Henry F.Smith Jr. has been involved in photography for 35 years. He has become well known as a chronicler of the Eastern US landscapes , though his portfolio includes, portrait, event, and "street photography". His work has been displayed in multiple galleries throughout the northeastern US, and is available for sale for use in public and commercial spaces. His book "Pennsylvania Seasons" is available through major booksellers. He is also a writer and editorialist whose work has appeared in a variety of "daily's" in Pennsylvania. "Dr. Smith" is also a Pulmonary and Sleep physician who practices in Wilkes-Barre, Pa. He is happily married, with two wonderful children. Inquiries to purchase prints, and for photographic services can be made through: Smithcottage@msn.com
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13 Responses to A Rebate Tale

  1. Charles Tsiang says:

    I read the terms of the rebate and understood that the items have to appear on the SAME INVOICE. I decided to NOT buy the D300s from B&H because they were out of stock on the R1900 and didn’t want to get into a bind because one of the items would be back-ordered. Sort of a flip on the situation you are facing. Consequently I ordered the R1900 and D300s from Adorama … and both items shipped the next day …. but Adorama marked the R1900 on my D300s invoice as backordered and shipped the R1900 under a separate invoice ( but same order number) the same day. Hope your situation resolves in your favor.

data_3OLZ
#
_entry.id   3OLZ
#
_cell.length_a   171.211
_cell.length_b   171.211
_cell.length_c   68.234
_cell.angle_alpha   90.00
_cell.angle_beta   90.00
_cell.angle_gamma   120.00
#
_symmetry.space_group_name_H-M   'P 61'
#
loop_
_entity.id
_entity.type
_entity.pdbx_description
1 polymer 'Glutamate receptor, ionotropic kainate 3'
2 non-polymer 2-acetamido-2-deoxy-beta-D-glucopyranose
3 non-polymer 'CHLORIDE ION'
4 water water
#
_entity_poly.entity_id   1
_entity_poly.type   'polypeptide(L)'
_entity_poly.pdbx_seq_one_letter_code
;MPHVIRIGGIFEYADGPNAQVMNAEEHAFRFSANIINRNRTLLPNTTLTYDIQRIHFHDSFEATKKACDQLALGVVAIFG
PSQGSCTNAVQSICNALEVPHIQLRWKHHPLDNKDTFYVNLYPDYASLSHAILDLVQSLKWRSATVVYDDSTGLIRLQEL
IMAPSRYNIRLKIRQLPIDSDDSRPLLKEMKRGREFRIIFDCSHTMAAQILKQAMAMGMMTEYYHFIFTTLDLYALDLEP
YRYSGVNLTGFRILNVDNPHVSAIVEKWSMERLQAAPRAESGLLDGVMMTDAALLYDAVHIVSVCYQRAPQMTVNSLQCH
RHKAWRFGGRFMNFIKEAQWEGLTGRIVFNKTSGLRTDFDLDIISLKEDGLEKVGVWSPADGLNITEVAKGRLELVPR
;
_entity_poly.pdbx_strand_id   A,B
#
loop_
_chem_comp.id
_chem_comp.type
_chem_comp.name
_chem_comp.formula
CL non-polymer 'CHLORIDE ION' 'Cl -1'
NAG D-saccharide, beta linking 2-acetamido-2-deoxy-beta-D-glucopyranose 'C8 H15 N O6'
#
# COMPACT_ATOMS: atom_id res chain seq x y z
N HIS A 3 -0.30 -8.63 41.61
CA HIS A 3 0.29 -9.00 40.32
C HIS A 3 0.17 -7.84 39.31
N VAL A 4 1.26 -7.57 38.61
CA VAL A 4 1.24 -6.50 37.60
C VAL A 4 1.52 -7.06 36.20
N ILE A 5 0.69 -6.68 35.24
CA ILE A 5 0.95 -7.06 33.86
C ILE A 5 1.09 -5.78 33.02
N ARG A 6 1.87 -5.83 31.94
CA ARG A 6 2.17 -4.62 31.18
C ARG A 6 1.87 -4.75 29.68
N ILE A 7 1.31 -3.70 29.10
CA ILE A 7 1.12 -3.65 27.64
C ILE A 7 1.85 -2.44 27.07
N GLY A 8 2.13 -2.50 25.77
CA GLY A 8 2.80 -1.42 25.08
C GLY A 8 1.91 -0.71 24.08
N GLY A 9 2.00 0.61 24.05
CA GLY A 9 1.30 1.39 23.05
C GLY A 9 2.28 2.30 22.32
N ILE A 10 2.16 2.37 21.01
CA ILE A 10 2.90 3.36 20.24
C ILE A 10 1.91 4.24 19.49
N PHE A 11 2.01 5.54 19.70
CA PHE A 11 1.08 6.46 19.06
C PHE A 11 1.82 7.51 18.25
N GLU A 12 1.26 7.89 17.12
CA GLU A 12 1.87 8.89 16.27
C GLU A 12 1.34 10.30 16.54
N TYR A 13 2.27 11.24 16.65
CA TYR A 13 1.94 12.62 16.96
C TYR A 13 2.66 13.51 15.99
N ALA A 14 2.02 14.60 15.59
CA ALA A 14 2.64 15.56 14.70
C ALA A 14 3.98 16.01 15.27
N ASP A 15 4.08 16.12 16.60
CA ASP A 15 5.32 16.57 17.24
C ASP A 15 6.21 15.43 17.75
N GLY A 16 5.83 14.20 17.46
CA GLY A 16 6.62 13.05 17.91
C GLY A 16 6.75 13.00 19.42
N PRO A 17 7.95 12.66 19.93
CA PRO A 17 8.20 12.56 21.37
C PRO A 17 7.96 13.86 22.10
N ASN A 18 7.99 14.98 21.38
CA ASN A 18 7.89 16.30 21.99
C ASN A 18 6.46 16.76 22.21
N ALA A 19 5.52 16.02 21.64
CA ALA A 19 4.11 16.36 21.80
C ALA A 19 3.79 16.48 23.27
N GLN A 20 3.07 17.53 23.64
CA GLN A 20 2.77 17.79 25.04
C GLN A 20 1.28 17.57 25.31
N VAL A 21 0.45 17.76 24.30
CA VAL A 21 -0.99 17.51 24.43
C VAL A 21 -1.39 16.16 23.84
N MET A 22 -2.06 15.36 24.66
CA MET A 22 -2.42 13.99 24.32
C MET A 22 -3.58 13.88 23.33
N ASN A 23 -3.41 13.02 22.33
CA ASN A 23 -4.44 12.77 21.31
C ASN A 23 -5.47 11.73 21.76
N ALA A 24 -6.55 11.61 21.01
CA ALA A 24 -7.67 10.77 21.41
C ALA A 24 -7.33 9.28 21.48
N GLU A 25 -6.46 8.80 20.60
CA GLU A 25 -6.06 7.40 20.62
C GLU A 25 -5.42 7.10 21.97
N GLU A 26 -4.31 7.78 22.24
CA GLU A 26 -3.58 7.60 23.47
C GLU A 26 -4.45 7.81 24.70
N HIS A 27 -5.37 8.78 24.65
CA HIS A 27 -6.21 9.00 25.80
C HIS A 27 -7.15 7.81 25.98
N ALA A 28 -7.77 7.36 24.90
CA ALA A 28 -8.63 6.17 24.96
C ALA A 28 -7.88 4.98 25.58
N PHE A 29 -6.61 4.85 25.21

Like

  2. Helen Oster says:

    Try contacting Henry Posner at B&H (henryp@bhphoto.com). If anyone can help you, he can.

    Helen Oster
    Adorama Camera Customer Service Ambassador

    http://twitter.com/HelenOster

    Like

  3. Henry Posner says:

    Dr Smith:
    Thank you for calling me. I will do everything I can to see to it this is resolved as quickly as possible and that you remain entirely eligible for the Epson rebate.


    Henry Posner
    B&H Photo-Video

    Like

  4. Jason Norman says:

    How often do you see one great store recommending the abilities of one of the other great stores? Henry / Helen – good for you – the rest of the photography world would do well to emulate.

    Like

  5. Anon says:

    I ran into the very same situation, I received my r1900 printer and no d7000 (on backorder). I emailed the company I put the order through and they basically said they couldn’t help me and that the camera gets here when it gets here.

    I didn’t know what to do about the situation and only had purchased the printer because of the rebate. I really didn’t need it either, but thought for 50$ I might as well! This is where I decided I might as well go for it and try something maybe not completely legit. I found a local shop with the d7000, purchased it and then canceled the online order for the camera. As for the invoice I altered the original and added the d7000 that I bought locally and sent in all of my info.

    I’m not sure if this will work or not.. if not then I’m out $450, but I thought I might as well give it a try. I know what I did was wrong and probably should have just sent the printer back, but it seemed like a chance I was willing to take at the time.

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  6. Pingback: A Rebate Tale(epilogue) | Henry Smith's Cottage

  7. Annie says:

    I’m going to buy from B&H a DSLR Sony A55 and Epson Stylus Photo R1900 Printer. The rebate from Epson is $400. Could you please tell me what did you send to Epson for the rebate? They require original UPC code from both camera and printer and serial numbers. I called Epson to ask specifically for the serial labels. They assured me I could send all copies, not necessary to be originals. Still, I’d like to hear from someone who’s done that already, did you ship copies of serial numbers, originals, or just wrote them on the rebate form? Did you ship original UPC codes or copies? Any help will be very much appreciated. Thank you in advance! 🙂